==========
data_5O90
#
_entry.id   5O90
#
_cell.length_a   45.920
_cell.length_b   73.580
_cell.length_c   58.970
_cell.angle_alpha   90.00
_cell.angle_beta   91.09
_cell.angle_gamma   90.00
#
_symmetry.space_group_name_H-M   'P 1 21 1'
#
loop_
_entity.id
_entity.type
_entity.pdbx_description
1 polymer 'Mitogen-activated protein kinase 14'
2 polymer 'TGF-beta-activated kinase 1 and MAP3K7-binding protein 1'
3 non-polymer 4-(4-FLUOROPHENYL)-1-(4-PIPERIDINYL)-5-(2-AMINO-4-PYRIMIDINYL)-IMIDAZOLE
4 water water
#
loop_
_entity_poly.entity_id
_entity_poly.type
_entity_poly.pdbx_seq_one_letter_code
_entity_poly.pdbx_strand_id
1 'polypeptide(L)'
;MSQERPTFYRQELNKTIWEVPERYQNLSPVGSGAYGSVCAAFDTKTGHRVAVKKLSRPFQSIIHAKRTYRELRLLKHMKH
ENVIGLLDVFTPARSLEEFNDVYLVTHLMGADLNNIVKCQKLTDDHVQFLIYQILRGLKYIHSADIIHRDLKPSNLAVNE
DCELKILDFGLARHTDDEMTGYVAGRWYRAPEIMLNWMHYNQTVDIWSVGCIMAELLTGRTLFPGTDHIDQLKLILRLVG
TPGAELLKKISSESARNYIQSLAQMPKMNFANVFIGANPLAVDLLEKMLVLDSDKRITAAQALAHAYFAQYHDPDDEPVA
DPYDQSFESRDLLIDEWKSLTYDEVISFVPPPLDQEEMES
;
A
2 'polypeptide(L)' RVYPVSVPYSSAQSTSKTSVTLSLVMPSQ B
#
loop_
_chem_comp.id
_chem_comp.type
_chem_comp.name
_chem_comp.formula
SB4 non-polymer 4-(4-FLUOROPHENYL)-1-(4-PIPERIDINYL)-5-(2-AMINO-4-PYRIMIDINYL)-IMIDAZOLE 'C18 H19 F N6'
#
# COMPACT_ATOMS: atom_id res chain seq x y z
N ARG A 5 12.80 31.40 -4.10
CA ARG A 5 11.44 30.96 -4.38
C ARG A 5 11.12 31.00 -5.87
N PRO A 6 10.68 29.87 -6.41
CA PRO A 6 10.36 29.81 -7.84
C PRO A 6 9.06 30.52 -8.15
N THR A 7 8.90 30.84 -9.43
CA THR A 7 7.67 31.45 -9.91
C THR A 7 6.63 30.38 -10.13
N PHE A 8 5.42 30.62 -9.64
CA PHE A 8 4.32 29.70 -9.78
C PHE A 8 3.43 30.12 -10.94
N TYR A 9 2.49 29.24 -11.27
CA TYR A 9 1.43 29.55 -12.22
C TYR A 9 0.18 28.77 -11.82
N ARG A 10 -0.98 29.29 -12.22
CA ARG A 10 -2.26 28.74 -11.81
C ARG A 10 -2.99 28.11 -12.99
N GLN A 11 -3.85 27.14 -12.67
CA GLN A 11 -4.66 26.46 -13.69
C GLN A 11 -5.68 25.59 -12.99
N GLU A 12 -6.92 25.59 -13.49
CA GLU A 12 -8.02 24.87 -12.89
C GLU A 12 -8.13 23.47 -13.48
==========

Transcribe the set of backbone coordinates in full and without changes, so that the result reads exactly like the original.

data_5O90
#
_entry.id   5O90
#
_cell.length_a   45.920
_cell.length_b   73.580
_cell.length_c   58.970
_cell.angle_alpha   90.00
_cell.angle_beta   91.09
_cell.angle_gamma   90.00
#
_symmetry.space_group_name_H-M   'P 1 21 1'
#
loop_
_entity.id
_entity.type
_entity.pdbx_description
1 polymer 'Mitogen-activated protein kinase 14'
2 polymer 'TGF-beta-activated kinase 1 and MAP3K7-binding protein 1'
3 non-polymer 4-(4-FLUOROPHENYL)-1-(4-PIPERIDINYL)-5-(2-AMINO-4-PYRIMIDINYL)-IMIDAZOLE
4 water water
#
loop_
_entity_poly.entity_id
_entity_poly.type
_entity_poly.pdbx_seq_one_letter_code
_entity_poly.pdbx_strand_id
1 'polypeptide(L)'
;MSQERPTFYRQELNKTIWEVPERYQNLSPVGSGAYGSVCAAFDTKTGHRVAVKKLSRPFQSIIHAKRTYRELRLLKHMKH
ENVIGLLDVFTPARSLEEFNDVYLVTHLMGADLNNIVKCQKLTDDHVQFLIYQILRGLKYIHSADIIHRDLKPSNLAVNE
DCELKILDFGLARHTDDEMTGYVAGRWYRAPEIMLNWMHYNQTVDIWSVGCIMAELLTGRTLFPGTDHIDQLKLILRLVG
TPGAELLKKISSESARNYIQSLAQMPKMNFANVFIGANPLAVDLLEKMLVLDSDKRITAAQALAHAYFAQYHDPDDEPVA
DPYDQSFESRDLLIDEWKSLTYDEVISFVPPPLDQEEMES
;
A
2 'polypeptide(L)' RVYPVSVPYSSAQSTSKTSVTLSLVMPSQ B
#
loop_
_chem_comp.id
_chem_comp.type
_chem_comp.name
_chem_comp.formula
SB4 non-polymer 4-(4-FLUOROPHENYL)-1-(4-PIPERIDINYL)-5-(2-AMINO-4-PYRIMIDINYL)-IMIDAZOLE 'C18 H19 F N6'
#
# COMPACT_ATOMS: atom_id res chain seq x y z
N ARG A 5 12.80 31.40 -4.10
CA ARG A 5 11.44 30.96 -4.38
C ARG A 5 11.12 31.00 -5.87
N PRO A 6 10.68 29.87 -6.41
CA PRO A 6 10.36 29.81 -7.84
C PRO A 6 9.06 30.52 -8.15
N THR A 7 8.90 30.84 -9.43
CA THR A 7 7.67 31.45 -9.91
C THR A 7 6.63 30.38 -10.13
N PHE A 8 5.42 30.62 -9.64
CA PHE A 8 4.32 29.70 -9.78
C PHE A 8 3.43 30.12 -10.94
N TYR A 9 2.49 29.24 -11.27
CA TYR A 9 1.43 29.55 -12.22
C TYR A 9 0.18 28.77 -11.82
N ARG A 10 -0.98 29.29 -12.22
CA ARG A 10 -2.26 28.74 -11.81
C ARG A 10 -2.99 28.11 -12.99
N GLN A 11 -3.85 27.14 -12.67
CA GLN A 11 -4.66 26.46 -13.69
C GLN A 11 -5.68 25.59 -12.99
N GLU A 12 -6.92 25.59 -13.49
CA GLU A 12 -8.02 24.87 -12.89
C GLU A 12 -8.13 23.47 -13.48